Patient-Based Approaches to Understanding Intelligence and Problem-Solving

Research output: Chapter in Book/Report/Conference proceedingChapter

2 Scopus citations


One of the major achievements of psychology in the twentieth century is the establishment and implementation of standard measures of human intelligence. The use of these measures yielded a large body of research as well as many controversies and criticisms (for review see Nisbett et al., 2012). The relatively recent development of structural and functional brain imaging techniques led to attempts to identify the neural correlates of intelligence, as well as to the use of intelligence testing as a diagnostic and prognostic factor within clinical populations. Different syndromes are characterized by a unique pattern of performance on standard intelligence tests, with specific profiles reported for patients with developmental disorders (e.g., Down syndrome, autism spectrum disorder), for neurological and neurodegenerative disorders (e.g., epilepsy, multiple sclerosis, Parkinson’s disease, Alzheimer’s disease), and for acute neurological trauma (e.g., traumatic brain injury and stroke. See Hamburg et al., 2019; Wechsler, 2008a). In this chapter, we will highlight the clinical implications of studying intelligence in adults with traumatic brain injury (TBI), which has been a central research interest for our group over the years. When appropriate, we will also provide additional examples referring to other clinical populations.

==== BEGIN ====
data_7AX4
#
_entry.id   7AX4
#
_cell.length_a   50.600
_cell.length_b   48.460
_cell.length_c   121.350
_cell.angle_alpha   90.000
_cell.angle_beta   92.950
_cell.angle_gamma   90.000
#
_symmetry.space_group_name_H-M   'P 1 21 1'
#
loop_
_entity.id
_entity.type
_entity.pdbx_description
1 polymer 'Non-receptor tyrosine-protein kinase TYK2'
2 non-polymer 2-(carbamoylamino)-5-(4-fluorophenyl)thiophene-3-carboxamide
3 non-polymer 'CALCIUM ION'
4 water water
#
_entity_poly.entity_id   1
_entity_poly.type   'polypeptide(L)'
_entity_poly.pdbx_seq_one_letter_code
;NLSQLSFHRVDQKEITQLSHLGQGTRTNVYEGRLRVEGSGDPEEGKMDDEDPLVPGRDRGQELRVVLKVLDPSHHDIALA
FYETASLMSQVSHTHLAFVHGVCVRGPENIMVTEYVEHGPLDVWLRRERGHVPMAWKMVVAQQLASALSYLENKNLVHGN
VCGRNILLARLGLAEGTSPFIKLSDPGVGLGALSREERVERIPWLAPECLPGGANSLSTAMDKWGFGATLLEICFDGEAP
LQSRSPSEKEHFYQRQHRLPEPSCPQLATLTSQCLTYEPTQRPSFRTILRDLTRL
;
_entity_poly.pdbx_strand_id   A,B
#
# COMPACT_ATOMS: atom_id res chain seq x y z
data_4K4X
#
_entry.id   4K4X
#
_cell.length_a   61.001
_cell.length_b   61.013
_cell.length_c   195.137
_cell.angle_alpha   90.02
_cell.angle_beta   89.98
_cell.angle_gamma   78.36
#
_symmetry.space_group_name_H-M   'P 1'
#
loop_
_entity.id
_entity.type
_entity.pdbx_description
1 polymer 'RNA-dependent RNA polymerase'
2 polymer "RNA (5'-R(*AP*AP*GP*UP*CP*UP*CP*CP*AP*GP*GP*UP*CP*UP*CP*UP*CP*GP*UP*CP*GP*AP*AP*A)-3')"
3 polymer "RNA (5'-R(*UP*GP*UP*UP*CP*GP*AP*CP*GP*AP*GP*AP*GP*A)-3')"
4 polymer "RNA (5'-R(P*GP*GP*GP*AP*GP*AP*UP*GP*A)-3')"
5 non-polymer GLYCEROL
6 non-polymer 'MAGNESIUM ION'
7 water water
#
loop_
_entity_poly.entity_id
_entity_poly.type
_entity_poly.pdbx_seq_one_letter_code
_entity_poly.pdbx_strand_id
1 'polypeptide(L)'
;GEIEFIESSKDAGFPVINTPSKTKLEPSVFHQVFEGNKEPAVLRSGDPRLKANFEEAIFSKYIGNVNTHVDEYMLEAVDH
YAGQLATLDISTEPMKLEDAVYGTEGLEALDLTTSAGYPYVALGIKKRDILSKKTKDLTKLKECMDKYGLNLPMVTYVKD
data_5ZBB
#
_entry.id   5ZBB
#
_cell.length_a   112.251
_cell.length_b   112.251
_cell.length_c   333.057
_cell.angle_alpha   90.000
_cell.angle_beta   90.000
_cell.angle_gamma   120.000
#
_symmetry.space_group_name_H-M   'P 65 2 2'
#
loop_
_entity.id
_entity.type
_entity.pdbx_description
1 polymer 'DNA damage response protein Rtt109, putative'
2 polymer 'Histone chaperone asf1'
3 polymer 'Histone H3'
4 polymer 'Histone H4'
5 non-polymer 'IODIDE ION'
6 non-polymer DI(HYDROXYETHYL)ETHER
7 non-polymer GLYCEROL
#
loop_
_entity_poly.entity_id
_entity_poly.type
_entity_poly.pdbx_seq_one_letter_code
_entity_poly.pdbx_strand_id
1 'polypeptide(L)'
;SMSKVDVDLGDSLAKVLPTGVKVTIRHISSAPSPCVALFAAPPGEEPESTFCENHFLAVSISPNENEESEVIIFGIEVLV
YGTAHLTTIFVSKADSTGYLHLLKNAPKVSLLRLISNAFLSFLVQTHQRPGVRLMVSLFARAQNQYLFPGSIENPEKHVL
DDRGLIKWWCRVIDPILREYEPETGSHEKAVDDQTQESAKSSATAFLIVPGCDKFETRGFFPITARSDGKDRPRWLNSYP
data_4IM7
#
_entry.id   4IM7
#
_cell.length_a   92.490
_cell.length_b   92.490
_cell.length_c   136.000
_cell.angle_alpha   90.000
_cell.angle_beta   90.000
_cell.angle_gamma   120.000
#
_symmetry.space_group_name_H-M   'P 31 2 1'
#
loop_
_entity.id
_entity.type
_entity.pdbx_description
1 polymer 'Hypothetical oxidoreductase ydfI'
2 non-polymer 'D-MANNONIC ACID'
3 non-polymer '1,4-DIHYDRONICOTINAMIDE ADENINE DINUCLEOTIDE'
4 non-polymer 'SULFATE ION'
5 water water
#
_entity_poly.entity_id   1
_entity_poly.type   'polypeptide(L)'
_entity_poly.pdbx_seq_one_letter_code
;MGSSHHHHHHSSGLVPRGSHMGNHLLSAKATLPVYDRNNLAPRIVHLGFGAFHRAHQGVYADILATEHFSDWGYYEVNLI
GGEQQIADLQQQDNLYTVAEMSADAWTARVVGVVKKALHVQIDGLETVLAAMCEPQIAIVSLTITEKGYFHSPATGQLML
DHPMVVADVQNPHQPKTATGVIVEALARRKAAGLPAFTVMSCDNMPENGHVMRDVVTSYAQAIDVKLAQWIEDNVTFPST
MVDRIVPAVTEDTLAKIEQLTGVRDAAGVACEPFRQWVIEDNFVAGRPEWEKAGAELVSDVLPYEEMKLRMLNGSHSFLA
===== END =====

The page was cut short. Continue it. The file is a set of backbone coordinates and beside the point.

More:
Original languageEnglish (US)
Title of host publicationThe Cambridge Handbook of Intelligence and Cognitive Neuroscience
PublisherCambridge University Press
Number of pages17
ISBN (Electronic)9781108635462
ISBN (Print)9781108480543
StatePublished - Jan 1 2021

ASJC Scopus subject areas

  • General Psychology
  • General Social Sciences
  • General Neuroscience


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